Agnes — 10 Comments

  1. An Orange alert? Doesn’t that mean that the dreaded lodges must be moving into Wicklow? That is fearful indeed, and they produce enough bluster and hot air to bring a REAL storm!

    Actually, there are a few storms that you probably would like to know of in advance, like this one in 1839: There was another in 1894 that was almost as bad, but at least by then they were able to document the damage with photos. There are a few details about that one on my blog.

    • The one I dread is when they waen of “yellow snow”. I assume the storms in 1839 and 1894 were part of the Climate Crisis? And everyone has forgotten about Hurricane Charlie back in 1986?

  2. It is not a storm. Wind speeds over 103 of your metric kilometres per hour.
    It is a mild gale. Such as any sailing buff would be pleased with.
    It is a sly scare tactic.
    Before Warble Gloaming Storms were rare. You remember 1953?
    Now multiple “storms” occur so frequently that in the last year we have already run through storms initial letters A to Z, and we have to start again at Agnes.
    So for Storm Agnes best not erect your sun umbrella.
    Just an aside. The naming of these Storms is alternatively Male and Female.
    Wot abart the other 57, or is it 157, genders. The Met Office should be scolded or de-platformed, or something.

    • I was somewhat surprised to see the weather mob stating today that speeds of 117km/h were recorded. 73mph? That’s windy but not as a maximum gust on an offshore island where you’d expect extremes?

      I actually don’t remember 1953. I must have been asleep then.

  3. Ah, a wise man that has a chin strap on his hat. I often wear what we Scots called a fore and aft hat, a tweed thing with a brim of sorts. I lost my first in a gale climbing over a hill in Wales called Tryfan in 1986. I bought a replacement from the wilds of Scotland a couple of years ago. I must fit a chin strap because the awful storms that are coming will once again blow it off my head.

    • I goy myself a Tilley hat a couple of years ago. Wide brimmed but soft with a built in chin strap. It’s great in rain, high wind or bright sunshine. I rarely use the chin strap though and tuck it into the crown of the cap when putting it on.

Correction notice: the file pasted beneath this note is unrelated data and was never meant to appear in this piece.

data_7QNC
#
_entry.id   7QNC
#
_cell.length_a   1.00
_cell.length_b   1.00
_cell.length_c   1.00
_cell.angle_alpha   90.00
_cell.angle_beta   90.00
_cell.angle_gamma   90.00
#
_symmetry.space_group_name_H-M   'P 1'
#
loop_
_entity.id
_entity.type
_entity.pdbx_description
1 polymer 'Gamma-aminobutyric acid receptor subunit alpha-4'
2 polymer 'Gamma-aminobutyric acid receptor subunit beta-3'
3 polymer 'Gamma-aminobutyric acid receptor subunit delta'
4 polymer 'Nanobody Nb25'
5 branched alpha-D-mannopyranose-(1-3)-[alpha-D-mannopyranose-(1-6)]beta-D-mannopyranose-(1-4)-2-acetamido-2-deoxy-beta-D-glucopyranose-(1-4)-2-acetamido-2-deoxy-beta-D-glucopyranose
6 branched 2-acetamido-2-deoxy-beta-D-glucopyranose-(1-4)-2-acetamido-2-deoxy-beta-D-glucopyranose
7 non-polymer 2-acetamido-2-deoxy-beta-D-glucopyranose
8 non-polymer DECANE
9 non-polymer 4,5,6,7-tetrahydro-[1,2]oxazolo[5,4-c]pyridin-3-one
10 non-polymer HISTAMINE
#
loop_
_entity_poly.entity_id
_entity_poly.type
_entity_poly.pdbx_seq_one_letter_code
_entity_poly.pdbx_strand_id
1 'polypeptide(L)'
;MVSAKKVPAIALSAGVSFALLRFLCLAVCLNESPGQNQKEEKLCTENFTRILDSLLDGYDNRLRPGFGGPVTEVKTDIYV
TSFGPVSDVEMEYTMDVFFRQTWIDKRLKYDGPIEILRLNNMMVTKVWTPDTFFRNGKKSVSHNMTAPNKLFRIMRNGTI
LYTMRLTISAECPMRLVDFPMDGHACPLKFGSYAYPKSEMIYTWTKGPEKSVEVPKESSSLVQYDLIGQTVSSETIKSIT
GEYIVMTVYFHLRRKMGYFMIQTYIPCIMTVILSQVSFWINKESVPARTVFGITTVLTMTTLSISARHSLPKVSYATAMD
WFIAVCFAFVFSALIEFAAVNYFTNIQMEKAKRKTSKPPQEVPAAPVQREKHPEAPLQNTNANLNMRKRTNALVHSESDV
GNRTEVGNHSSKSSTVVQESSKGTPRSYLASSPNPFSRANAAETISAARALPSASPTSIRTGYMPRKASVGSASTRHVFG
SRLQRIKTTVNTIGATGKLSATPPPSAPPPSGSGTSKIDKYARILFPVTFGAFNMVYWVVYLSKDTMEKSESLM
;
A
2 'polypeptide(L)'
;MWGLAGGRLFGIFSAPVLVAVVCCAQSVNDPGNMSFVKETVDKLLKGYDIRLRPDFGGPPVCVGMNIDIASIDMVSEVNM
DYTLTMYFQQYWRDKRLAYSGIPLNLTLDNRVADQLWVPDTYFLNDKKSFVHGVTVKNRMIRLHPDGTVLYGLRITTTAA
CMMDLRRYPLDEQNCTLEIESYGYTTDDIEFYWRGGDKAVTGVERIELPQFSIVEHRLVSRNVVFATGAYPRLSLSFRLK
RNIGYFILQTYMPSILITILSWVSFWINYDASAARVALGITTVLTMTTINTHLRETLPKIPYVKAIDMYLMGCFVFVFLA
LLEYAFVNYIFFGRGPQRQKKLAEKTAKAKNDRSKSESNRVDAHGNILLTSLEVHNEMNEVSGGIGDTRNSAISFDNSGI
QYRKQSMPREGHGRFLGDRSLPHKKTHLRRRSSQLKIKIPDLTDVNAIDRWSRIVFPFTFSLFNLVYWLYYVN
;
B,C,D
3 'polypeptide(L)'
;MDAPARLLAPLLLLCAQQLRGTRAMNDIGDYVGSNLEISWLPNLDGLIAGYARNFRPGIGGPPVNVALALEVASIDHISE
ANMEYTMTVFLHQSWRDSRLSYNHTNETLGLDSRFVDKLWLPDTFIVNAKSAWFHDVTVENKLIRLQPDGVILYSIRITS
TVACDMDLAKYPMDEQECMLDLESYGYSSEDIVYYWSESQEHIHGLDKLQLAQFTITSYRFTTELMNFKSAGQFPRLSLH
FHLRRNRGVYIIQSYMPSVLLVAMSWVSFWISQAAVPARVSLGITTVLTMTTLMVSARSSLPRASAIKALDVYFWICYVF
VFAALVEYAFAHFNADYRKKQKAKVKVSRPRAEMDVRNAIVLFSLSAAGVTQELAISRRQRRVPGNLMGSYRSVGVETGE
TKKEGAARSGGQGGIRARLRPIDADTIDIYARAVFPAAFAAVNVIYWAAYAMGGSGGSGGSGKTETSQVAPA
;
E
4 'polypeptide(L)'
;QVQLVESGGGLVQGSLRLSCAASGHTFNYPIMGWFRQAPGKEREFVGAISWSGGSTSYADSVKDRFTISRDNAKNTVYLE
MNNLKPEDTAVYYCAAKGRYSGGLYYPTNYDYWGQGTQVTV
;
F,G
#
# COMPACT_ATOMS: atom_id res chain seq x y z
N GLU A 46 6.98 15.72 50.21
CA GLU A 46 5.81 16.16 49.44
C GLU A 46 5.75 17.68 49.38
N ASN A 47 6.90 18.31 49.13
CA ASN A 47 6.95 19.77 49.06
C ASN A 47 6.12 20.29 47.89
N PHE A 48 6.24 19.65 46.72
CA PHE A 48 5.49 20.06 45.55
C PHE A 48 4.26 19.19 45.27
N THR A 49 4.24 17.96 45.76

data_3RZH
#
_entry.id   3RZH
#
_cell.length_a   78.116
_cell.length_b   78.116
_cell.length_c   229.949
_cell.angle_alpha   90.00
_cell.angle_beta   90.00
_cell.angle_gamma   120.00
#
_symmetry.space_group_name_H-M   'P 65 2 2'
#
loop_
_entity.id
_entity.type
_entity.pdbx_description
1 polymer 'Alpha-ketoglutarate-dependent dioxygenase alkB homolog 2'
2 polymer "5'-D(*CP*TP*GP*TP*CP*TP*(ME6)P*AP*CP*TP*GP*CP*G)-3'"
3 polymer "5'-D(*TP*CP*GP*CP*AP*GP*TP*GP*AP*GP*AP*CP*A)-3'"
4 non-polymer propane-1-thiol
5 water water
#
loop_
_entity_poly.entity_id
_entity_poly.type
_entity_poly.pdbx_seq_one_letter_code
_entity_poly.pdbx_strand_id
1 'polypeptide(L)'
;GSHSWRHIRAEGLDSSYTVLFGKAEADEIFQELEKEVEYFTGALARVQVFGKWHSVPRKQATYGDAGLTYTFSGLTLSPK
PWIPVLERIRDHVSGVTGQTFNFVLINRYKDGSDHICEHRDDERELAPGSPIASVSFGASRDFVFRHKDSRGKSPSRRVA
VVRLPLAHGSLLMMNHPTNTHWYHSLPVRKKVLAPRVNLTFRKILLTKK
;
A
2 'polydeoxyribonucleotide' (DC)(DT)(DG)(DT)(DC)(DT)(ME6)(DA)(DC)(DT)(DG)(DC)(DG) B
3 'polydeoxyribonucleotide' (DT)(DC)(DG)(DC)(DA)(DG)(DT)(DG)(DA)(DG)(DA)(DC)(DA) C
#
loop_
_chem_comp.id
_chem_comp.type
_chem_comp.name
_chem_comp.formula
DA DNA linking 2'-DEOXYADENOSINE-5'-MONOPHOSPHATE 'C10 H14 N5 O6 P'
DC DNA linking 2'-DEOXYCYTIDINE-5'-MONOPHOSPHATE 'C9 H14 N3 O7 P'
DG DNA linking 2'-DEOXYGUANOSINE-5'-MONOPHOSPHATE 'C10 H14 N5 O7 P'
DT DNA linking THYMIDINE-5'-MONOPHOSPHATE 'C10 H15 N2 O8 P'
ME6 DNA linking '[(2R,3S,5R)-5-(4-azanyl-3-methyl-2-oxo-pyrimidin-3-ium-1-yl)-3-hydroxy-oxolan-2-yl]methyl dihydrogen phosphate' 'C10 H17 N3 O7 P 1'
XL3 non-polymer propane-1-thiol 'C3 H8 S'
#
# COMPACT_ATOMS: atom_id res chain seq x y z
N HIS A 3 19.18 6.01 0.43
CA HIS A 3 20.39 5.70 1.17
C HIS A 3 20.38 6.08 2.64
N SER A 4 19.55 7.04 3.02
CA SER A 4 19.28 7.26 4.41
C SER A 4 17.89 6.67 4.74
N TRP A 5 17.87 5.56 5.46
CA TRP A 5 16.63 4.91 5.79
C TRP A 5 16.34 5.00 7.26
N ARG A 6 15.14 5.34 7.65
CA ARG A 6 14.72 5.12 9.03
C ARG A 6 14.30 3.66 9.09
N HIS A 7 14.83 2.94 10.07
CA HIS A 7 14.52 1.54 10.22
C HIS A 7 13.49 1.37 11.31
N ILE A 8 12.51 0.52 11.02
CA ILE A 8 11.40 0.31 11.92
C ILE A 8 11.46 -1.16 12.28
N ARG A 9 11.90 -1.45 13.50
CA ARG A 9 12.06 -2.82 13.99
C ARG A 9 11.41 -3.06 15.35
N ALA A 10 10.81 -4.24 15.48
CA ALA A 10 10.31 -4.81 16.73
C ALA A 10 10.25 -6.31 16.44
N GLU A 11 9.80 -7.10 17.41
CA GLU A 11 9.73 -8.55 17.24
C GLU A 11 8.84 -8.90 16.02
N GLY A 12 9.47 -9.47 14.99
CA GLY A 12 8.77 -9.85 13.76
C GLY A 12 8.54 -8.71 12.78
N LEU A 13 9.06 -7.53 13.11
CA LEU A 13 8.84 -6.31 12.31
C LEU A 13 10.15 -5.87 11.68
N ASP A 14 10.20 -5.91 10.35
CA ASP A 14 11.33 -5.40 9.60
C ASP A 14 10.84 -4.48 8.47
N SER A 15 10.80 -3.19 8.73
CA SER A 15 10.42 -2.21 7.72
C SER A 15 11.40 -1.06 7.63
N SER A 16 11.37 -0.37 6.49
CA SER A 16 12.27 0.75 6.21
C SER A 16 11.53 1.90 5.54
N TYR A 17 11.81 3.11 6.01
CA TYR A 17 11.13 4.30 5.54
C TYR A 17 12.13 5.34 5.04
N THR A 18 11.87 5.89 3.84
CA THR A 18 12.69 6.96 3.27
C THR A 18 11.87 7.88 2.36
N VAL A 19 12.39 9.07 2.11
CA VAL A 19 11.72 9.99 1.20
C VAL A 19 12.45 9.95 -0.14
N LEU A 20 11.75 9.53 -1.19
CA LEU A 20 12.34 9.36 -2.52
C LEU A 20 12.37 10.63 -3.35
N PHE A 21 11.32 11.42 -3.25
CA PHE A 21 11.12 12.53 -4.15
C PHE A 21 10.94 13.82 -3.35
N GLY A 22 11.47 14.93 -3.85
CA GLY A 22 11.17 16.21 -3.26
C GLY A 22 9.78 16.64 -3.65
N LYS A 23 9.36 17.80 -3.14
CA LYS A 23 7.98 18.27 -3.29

4. It seems like the inadequate weather-folk everywhere feel a need to emphasise their position, so create frequent ‘weather-panics’ by dressing up normal weather variations as something terrifying, ideally linking it to ‘climate-change’ too.
    It’s not fooling anyone and, in time, will become like crying “Wolf”, we’ll disregard everything they say because the odds are it’s just more self-aggrandising again.
    Can’t help thinking that replacing them with AI could help to bring some sanity and balance back to the forecasts.

    • I have always had a bit of an interest in the weather [I had a great geography teacher]. A while back I discovered and have done my own forecasting from that [using the same data as the Met Office]. Frequently they warn bout thunder which rarely happens. Their threats of rain are usually just threats. They do persistently dial up the warnings which aren’t warranted. It must just be part of the overall scheme to keep us perpetually frightened of something?

  5. But I’ve been looking forward to the unusual Irish weather phenomenon Stor Magnus. Slovenly radio speakers have a lot to answer for.

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